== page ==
The Legacy Of January’s Renewal
As we’re just past the longest night and the shortest day of 2020, we begin the new year, 2021. It’s a perfect time to focus light on some basic principles of legacy and the practice of writing legacy letters.
The format of a letter was first used by “ethical will writers” in ancient times. The obligation as well as the opportunity to make a difference in the lives of others by sharing learning and wisdom is similar to the ancient, though modern-day legacy writers spread light to loved ones and future generations by writing about many subjects and occasions.
We differentiate legacy writing from storytelling in its basic purpose: to communicate and preserve values, blessings, and love for future generations.
Only when we are brave enough to explore the darkness will we discover the infinite power of our light.
― Brené Brown
Before we write, a few words about context. Preparing to write a legacy letter, you may sit alone at your desk, at your computer, be cozied in a rocker with afghan and cup of tea. You may have at hand your favorite pen or a freshly sharpened #2 pencil with its eraser. You may have lit a candle and turned on your favorite music. This is your personal context.
Include in your preparation your awareness that we don’t live in a vacuum, that we live in a particular time, and place. As our family history shaped us, we are also shaped by the context of the time in which we live. I’ll suggest two that might find their way into your legacy letters now. Both can be seen in relation to darkness and light.
First, and perhaps simply, it’s January, when each day since the winter solstice is a little longer. In a Washington Post article, Judith Levine explained: “The midwinter holidays originated in pagan rites to seduce the sun back from the under-world.” Today, as in pagan times, we yearn as individuals and culturally for more light in a dark time. It’s no wonder we light candles as part of our holiday rituals, and try to push back the darkness by decorating the outdoors with a profusion of holiday lights!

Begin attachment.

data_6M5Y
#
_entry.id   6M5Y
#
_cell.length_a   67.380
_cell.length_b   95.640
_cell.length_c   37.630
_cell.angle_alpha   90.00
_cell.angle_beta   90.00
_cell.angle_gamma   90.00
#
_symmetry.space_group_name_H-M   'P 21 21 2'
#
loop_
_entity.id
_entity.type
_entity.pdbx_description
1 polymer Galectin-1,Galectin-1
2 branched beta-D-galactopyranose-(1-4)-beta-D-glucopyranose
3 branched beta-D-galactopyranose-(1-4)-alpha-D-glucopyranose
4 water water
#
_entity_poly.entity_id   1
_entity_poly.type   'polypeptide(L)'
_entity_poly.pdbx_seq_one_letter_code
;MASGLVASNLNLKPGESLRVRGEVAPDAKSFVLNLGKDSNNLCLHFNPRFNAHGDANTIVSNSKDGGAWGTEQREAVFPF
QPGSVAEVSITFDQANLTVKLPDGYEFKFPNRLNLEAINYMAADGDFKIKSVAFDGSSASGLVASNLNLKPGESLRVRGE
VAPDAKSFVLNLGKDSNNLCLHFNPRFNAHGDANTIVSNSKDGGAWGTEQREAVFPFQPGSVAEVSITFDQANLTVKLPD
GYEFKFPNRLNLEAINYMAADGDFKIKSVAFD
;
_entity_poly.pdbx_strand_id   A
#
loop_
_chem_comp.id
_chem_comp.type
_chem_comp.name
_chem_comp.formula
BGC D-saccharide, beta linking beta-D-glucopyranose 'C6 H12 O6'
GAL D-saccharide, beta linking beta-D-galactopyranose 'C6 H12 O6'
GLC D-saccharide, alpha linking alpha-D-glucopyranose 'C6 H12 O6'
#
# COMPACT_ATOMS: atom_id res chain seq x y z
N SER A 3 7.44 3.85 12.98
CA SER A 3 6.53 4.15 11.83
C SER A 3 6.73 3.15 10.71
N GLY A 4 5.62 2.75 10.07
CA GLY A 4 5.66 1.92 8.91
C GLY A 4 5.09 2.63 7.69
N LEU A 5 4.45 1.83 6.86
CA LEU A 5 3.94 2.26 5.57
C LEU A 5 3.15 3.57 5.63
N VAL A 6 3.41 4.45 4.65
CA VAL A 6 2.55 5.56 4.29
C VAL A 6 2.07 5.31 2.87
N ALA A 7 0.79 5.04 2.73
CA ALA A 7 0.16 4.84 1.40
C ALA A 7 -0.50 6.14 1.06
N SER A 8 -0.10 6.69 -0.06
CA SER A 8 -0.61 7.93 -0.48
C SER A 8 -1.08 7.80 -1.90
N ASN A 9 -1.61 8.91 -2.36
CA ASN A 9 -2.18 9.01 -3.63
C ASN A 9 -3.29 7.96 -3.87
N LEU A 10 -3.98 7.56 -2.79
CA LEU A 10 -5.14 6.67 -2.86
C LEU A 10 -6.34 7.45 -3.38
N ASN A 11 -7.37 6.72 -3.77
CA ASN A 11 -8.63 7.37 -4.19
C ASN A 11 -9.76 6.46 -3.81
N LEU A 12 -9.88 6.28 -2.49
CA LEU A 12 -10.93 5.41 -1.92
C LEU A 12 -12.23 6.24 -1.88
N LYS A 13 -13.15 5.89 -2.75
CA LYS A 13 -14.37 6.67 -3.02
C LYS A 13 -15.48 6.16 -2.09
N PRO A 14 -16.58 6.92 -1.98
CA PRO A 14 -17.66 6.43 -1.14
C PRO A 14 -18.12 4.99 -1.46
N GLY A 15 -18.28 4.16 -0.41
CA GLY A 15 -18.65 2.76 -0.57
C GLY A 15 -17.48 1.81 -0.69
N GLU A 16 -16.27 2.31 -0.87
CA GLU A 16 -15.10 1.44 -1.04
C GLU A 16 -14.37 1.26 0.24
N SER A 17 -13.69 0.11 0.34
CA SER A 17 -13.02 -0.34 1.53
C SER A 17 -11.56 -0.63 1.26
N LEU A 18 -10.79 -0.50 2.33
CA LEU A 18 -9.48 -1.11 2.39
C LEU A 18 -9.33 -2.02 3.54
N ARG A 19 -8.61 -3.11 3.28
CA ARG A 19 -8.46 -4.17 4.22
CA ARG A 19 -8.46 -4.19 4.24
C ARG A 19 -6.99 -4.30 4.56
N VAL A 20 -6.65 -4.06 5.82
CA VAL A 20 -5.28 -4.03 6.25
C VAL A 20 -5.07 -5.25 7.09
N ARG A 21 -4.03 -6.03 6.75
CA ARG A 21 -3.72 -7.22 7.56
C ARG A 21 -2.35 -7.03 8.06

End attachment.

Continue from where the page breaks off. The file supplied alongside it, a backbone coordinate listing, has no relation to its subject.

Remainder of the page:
Ring the bells that still can ring
Forget your perfect offering
There is a crack in everything.
That’s how the light gets in.
― Leonard Cohen
But the darkness of 2020 was greater than the calendar. It was the year of the pandemic, when COVID-19 affected the globe as well as every aspect of our individual and family lives. We are living in the darkness of a global health crisis, a local, national, and global economic crisis, and for all of us the darkness of an unknown future. There is a ray of light, like a candle in the night, with the successful development of vaccines that could light the globe in 2021.
There are two ways of spreading light: to be the candle or the mirror that reflects it.
– Edith Wharton
- Consider writing a January legacy letter, an opportunity to dispel the dark with the radiant light of your being for someone(s) you love.
- Tell your loved ones the story of your personal experience and learning in 2020, and your hope for the light of 2021. . . (How different in intent from the usual annual letter recounting the year’s activities, or a listing of New Year’s resolutions).
- Then bless them with light to illumine their way with hope for the future. (You might even accompany your letter with a beautiful candle!)
- Share the context of the past year to record and preserve this most unusual year for generations a hundred years from now.
- Write “process notes” directly after writing a legacy letter. Process writing, the mental counterpart of your heart-filled letter, adds light and clarity to your learning. Process notes (reflective writing) is a gift you give yourself.
May your legacy writing be a prayer and a gift to those you love this January and may your letters light up their lives and be cherished always.
– Rachael Freed
Rachael Freed, LICSW, senior fellow, Earl E. Bakken Center for Spirituality & Healing, University of Minnesota, is the author of Your Legacy Matters, Women’s Lives, Women’s Legacies: Passing Your Beliefs & Blessings to Future Generations and Heartmates: A Guide for the Partner and Family of the Heart Patient. Rachael can be found at firstname.lastname@example.org and www.life-legacies.com